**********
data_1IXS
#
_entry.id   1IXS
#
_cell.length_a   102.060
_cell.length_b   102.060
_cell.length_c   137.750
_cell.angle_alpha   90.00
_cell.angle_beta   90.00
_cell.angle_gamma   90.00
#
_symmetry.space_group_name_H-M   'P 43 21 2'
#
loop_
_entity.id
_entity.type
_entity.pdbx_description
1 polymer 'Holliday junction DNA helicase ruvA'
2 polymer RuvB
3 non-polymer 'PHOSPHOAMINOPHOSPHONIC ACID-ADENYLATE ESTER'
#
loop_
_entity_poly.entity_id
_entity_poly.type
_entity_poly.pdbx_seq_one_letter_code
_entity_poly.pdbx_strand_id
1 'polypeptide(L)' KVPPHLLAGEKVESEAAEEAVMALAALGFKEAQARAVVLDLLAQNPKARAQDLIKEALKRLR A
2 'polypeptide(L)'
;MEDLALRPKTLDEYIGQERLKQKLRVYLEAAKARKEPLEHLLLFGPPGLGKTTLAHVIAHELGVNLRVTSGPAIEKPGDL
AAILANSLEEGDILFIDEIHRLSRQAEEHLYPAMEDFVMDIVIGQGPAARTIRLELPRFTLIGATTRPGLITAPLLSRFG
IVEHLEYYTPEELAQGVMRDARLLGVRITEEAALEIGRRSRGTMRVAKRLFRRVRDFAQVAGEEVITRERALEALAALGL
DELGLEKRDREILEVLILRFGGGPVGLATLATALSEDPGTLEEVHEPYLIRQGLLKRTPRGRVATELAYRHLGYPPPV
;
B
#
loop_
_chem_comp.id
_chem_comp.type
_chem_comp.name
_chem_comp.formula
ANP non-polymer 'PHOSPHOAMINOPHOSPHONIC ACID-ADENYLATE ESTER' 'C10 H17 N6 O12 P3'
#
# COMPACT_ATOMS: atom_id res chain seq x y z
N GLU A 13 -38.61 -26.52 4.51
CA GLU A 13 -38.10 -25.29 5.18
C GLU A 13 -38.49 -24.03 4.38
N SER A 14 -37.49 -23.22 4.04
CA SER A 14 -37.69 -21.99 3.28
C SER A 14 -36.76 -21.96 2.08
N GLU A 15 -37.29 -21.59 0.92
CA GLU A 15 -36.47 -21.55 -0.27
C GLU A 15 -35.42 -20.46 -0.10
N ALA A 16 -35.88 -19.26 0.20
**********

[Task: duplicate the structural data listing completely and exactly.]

data_1IXS
#
_entry.id   1IXS
#
_cell.length_a   102.060
_cell.length_b   102.060
_cell.length_c   137.750
_cell.angle_alpha   90.00
_cell.angle_beta   90.00
_cell.angle_gamma   90.00
#
_symmetry.space_group_name_H-M   'P 43 21 2'
#
loop_
_entity.id
_entity.type
_entity.pdbx_description
1 polymer 'Holliday junction DNA helicase ruvA'
2 polymer RuvB
3 non-polymer 'PHOSPHOAMINOPHOSPHONIC ACID-ADENYLATE ESTER'
#
loop_
_entity_poly.entity_id
_entity_poly.type
_entity_poly.pdbx_seq_one_letter_code
_entity_poly.pdbx_strand_id
1 'polypeptide(L)' KVPPHLLAGEKVESEAAEEAVMALAALGFKEAQARAVVLDLLAQNPKARAQDLIKEALKRLR A
2 'polypeptide(L)'
;MEDLALRPKTLDEYIGQERLKQKLRVYLEAAKARKEPLEHLLLFGPPGLGKTTLAHVIAHELGVNLRVTSGPAIEKPGDL
AAILANSLEEGDILFIDEIHRLSRQAEEHLYPAMEDFVMDIVIGQGPAARTIRLELPRFTLIGATTRPGLITAPLLSRFG
IVEHLEYYTPEELAQGVMRDARLLGVRITEEAALEIGRRSRGTMRVAKRLFRRVRDFAQVAGEEVITRERALEALAALGL
DELGLEKRDREILEVLILRFGGGPVGLATLATALSEDPGTLEEVHEPYLIRQGLLKRTPRGRVATELAYRHLGYPPPV
;
B
#
loop_
_chem_comp.id
_chem_comp.type
_chem_comp.name
_chem_comp.formula
ANP non-polymer 'PHOSPHOAMINOPHOSPHONIC ACID-ADENYLATE ESTER' 'C10 H17 N6 O12 P3'
#
# COMPACT_ATOMS: atom_id res chain seq x y z
N GLU A 13 -38.61 -26.52 4.51
CA GLU A 13 -38.10 -25.29 5.18
C GLU A 13 -38.49 -24.03 4.38
N SER A 14 -37.49 -23.22 4.04
CA SER A 14 -37.69 -21.99 3.28
C SER A 14 -36.76 -21.96 2.08
N GLU A 15 -37.29 -21.59 0.92
CA GLU A 15 -36.47 -21.55 -0.27
C GLU A 15 -35.42 -20.46 -0.10
N ALA A 16 -35.88 -19.26 0.20